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Oh, darn - state legislators across the country are at it again, going after distracted drivers and catching up ham radio operators in the bargain. This was the point when, on January 30, at the instruction of the Board of Directors at its January 2009 meeting, the ARRL Executive Committee adopted a policy statement on mobile Amateur Radio operations. The statement addresses the growing number of proposed state and local laws and ordinances regulating the use of cellular telephone and text messaging, inadvertently affecting Amateur Radio mobile communications. In its statement, the Executive Committee urges state and municipal legislators to limit the scope of their proposals, limiting them to devices such as full duplex wireless telephones and related hand-held or portable equipment. Alternately, it suggests that licensed Amateur Radio operation be listed specifically as an exclusion to the proposed regulations.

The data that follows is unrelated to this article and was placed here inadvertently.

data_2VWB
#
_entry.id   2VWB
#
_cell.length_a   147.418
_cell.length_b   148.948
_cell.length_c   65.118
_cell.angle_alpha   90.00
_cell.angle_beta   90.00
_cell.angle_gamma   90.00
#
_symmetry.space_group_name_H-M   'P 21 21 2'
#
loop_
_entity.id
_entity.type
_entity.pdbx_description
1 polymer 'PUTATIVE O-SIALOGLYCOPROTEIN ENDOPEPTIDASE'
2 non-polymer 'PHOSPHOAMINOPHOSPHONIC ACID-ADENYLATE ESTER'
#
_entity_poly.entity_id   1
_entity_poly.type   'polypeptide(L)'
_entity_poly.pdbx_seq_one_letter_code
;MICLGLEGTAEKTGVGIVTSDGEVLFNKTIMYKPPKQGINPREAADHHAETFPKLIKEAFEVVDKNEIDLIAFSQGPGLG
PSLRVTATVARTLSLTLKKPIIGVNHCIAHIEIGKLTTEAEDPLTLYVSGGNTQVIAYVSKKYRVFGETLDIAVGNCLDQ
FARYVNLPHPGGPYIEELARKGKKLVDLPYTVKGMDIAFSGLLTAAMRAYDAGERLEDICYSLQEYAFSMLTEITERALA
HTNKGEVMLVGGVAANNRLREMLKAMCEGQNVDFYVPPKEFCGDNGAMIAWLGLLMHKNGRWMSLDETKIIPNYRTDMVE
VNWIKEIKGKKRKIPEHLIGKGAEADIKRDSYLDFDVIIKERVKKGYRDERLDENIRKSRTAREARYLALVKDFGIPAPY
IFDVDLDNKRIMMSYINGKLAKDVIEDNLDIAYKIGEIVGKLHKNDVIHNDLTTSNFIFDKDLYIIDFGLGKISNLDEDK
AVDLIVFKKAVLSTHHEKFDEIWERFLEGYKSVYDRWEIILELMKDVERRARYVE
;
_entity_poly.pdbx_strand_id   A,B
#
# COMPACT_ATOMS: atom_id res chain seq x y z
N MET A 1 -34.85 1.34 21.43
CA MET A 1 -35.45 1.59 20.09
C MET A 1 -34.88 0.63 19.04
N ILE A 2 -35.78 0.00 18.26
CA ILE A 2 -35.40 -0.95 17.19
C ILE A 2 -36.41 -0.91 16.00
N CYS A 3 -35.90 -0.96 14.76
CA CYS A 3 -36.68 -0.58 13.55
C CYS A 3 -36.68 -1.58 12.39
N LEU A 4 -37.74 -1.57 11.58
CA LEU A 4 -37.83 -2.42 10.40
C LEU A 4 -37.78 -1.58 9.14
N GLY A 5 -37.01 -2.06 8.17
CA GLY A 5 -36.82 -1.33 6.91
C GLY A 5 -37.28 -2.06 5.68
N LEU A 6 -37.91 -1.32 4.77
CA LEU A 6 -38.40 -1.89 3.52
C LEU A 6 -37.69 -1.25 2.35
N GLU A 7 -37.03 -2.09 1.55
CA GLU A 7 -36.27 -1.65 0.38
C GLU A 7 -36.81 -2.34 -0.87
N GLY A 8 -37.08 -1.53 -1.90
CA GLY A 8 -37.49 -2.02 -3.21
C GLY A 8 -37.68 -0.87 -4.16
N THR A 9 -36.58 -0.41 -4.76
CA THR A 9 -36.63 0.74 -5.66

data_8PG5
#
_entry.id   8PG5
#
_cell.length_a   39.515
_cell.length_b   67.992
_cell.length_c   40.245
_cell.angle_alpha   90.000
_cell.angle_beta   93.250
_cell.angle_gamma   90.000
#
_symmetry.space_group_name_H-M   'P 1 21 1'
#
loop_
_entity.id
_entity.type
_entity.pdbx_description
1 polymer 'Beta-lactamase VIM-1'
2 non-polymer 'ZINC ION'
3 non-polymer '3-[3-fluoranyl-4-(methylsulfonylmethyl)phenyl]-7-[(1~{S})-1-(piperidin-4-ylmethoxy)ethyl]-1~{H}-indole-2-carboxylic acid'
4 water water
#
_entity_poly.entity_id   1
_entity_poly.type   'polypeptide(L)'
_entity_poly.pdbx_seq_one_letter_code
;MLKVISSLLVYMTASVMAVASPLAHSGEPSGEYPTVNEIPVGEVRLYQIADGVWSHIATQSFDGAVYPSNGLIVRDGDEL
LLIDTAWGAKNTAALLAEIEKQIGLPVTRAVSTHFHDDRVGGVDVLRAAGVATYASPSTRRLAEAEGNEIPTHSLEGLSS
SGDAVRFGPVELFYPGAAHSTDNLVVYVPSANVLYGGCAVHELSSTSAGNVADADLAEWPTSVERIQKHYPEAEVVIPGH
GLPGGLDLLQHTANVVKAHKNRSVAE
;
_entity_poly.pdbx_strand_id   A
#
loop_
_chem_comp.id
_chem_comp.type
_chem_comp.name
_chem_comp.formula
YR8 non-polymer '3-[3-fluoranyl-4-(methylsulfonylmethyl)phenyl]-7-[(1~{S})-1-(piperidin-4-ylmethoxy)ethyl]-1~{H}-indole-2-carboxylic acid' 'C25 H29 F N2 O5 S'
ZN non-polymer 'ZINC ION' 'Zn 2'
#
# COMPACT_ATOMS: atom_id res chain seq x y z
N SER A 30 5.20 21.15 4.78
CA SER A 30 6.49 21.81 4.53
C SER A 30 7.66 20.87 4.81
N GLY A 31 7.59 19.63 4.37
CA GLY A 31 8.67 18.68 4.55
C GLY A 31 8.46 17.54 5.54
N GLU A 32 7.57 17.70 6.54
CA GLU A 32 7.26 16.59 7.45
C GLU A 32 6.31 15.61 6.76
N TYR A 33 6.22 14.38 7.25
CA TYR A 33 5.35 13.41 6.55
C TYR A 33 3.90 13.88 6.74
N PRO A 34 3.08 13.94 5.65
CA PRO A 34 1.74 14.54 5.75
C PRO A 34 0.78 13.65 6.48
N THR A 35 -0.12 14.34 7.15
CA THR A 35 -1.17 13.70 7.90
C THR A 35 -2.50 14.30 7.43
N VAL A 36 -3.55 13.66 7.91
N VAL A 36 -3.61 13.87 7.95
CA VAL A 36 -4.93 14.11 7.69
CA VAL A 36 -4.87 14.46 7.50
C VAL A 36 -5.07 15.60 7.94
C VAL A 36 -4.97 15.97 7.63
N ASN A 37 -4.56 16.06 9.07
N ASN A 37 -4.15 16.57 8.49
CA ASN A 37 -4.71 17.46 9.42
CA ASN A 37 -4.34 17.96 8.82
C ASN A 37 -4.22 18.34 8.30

I can tell you for sure that any law that doesn't exempt ham radio will certainly be a problem for many operators like me, who safely enjoy mobile amateur radio operating nearly every day. Most of us have fun staying in touch with friends during an otherwise boring commute, generally on a VHF or UHF repeater system. There is a huge difference between trying to carry on a duplex telephone conversation and carrying on a QSO via two meters. Believe, me... I know. I've done both, and find the cell phone to be much more demanding than the radio. In a typical radio contact, everyone understands that the conversation may go silent when the driving conditions change or momentarily get difficult. There is never a problem tending to driving first. This is not the case with a cell phone conversation, which is often difficult to interrupt. And people who text message while driving, well, they're just plain negligent. Texting requires more "processor cycles" from the brain, and will certainly result in the driver failing to notice what is going on around their vehicle.
Amateur radio remains a valuable way to stay in touch while driving, and is solidly established as a proven way to report in during emergencies and SKYWARN nets. It should not be caught up in these "distracted driver" bills. You can read more about the initiative on the ARRL website, as once again the League goes to bat for amateur radio.
By the way, did you know that a blind lifetime membership in ARRL is only $200?
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